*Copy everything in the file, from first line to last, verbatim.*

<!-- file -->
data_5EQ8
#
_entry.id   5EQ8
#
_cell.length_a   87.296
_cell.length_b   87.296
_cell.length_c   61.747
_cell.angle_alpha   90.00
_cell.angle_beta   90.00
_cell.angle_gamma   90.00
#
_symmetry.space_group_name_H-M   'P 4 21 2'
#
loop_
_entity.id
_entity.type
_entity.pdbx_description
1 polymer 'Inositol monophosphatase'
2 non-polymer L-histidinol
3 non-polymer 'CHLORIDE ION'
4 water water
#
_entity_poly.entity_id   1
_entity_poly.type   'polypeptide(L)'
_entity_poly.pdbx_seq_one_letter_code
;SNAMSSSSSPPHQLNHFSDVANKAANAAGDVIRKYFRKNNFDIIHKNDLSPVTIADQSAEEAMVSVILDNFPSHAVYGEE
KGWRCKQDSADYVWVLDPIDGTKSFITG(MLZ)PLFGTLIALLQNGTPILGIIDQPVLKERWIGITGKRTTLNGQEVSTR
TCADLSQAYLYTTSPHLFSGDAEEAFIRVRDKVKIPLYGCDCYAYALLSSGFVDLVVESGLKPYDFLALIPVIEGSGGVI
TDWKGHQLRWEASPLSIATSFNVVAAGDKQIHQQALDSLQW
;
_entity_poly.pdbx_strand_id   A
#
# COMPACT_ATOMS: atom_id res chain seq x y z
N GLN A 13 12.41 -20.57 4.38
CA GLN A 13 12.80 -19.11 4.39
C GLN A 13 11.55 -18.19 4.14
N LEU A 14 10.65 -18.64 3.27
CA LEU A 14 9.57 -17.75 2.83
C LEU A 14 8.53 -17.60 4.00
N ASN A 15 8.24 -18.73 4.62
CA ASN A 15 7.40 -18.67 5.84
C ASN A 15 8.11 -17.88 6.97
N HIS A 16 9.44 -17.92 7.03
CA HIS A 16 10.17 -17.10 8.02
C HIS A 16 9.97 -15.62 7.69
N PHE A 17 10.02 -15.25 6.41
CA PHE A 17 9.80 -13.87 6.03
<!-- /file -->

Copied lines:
data_5EQ8
#
_entry.id   5EQ8
#
_cell.length_a   87.296
_cell.length_b   87.296
_cell.length_c   61.747
_cell.angle_alpha   90.00
_cell.angle_beta   90.00
_cell.angle_gamma   90.00
#
_symmetry.space_group_name_H-M   'P 4 21 2'
#
loop_
_entity.id
_entity.type
_entity.pdbx_description
1 polymer 'Inositol monophosphatase'
2 non-polymer L-histidinol
3 non-polymer 'CHLORIDE ION'
4 water water
#
_entity_poly.entity_id   1
_entity_poly.type   'polypeptide(L)'
_entity_poly.pdbx_seq_one_letter_code
;SNAMSSSSSPPHQLNHFSDVANKAANAAGDVIRKYFRKNNFDIIHKNDLSPVTIADQSAEEAMVSVILDNFPSHAVYGEE
KGWRCKQDSADYVWVLDPIDGTKSFITG(MLZ)PLFGTLIALLQNGTPILGIIDQPVLKERWIGITGKRTTLNGQEVSTR
TCADLSQAYLYTTSPHLFSGDAEEAFIRVRDKVKIPLYGCDCYAYALLSSGFVDLVVESGLKPYDFLALIPVIEGSGGVI
TDWKGHQLRWEASPLSIATSFNVVAAGDKQIHQQALDSLQW
;
_entity_poly.pdbx_strand_id   A
#
# COMPACT_ATOMS: atom_id res chain seq x y z
N GLN A 13 12.41 -20.57 4.38
CA GLN A 13 12.80 -19.11 4.39
C GLN A 13 11.55 -18.19 4.14
N LEU A 14 10.65 -18.64 3.27
CA LEU A 14 9.57 -17.75 2.83
C LEU A 14 8.53 -17.60 4.00
N ASN A 15 8.24 -18.73 4.62
CA ASN A 15 7.40 -18.67 5.84
C ASN A 15 8.11 -17.88 6.97
N HIS A 16 9.44 -17.92 7.03
CA HIS A 16 10.17 -17.10 8.02
C HIS A 16 9.97 -15.62 7.69
N PHE A 17 10.02 -15.25 6.41
CA PHE A 17 9.80 -13.87 6.03